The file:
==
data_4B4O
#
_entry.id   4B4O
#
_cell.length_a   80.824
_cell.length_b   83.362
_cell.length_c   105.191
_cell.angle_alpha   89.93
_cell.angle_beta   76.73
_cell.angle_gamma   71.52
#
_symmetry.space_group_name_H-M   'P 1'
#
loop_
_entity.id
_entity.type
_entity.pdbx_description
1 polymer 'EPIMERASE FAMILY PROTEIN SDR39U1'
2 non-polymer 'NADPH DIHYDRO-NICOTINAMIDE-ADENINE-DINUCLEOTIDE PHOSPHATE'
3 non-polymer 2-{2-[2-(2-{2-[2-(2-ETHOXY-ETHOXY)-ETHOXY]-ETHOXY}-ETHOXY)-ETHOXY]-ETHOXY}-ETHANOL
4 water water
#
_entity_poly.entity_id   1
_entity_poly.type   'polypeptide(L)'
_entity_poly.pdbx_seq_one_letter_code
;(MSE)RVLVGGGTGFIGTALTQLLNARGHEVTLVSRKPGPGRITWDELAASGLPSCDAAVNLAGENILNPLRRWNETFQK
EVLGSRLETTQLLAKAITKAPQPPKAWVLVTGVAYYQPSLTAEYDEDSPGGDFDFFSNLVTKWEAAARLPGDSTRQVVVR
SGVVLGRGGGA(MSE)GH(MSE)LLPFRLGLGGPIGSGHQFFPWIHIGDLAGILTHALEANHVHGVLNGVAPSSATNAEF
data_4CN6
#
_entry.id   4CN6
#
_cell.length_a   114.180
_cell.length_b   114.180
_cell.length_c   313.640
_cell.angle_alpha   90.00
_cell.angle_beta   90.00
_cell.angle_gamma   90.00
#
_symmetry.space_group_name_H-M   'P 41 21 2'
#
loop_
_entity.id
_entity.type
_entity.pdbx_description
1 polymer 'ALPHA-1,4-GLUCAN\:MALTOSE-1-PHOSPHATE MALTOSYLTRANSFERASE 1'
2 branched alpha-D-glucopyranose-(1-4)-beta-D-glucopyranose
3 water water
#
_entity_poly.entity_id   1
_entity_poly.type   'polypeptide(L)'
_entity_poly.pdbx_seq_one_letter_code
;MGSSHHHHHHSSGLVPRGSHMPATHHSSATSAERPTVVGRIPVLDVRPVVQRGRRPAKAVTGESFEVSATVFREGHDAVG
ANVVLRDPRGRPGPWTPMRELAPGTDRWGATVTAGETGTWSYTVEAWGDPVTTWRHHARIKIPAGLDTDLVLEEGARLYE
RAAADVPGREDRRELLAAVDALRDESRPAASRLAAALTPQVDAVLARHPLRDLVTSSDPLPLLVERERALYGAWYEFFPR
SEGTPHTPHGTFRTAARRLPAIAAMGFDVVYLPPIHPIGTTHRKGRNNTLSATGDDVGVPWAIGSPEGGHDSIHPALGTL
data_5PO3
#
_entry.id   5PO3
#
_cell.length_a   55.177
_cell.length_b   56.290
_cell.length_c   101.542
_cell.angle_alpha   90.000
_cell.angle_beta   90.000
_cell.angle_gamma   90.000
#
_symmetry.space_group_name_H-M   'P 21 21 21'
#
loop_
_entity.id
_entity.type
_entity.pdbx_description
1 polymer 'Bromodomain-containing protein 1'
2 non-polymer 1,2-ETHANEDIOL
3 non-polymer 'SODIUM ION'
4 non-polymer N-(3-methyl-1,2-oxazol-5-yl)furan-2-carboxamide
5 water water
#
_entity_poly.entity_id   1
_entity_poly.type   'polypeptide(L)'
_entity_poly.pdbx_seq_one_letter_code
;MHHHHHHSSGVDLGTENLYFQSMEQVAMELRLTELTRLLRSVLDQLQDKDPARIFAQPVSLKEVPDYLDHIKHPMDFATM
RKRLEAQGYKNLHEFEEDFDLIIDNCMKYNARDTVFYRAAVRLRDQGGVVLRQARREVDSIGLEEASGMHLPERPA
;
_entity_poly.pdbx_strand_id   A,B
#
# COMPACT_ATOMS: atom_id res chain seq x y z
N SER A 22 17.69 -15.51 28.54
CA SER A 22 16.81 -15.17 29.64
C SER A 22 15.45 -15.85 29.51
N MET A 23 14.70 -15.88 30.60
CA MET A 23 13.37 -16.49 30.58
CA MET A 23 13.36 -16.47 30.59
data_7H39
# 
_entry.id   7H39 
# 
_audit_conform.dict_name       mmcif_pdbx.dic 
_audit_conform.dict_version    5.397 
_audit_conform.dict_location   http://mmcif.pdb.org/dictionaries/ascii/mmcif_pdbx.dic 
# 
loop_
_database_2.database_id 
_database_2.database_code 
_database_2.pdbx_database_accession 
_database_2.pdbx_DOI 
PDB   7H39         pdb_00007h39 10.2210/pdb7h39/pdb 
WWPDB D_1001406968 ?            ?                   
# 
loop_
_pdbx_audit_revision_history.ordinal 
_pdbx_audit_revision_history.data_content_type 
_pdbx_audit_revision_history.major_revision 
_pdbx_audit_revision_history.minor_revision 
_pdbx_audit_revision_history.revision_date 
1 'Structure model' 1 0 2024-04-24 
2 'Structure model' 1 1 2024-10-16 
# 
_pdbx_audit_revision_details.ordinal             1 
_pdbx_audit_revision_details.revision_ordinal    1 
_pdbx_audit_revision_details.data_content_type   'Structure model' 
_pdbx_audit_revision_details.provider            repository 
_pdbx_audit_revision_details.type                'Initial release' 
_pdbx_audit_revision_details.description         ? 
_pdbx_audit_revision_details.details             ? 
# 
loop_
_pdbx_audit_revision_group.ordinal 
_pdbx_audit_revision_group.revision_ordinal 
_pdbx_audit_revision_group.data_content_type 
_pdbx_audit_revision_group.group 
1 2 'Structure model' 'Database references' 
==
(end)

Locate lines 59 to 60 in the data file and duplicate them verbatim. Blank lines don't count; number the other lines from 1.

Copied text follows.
_entry.id   5PO3
#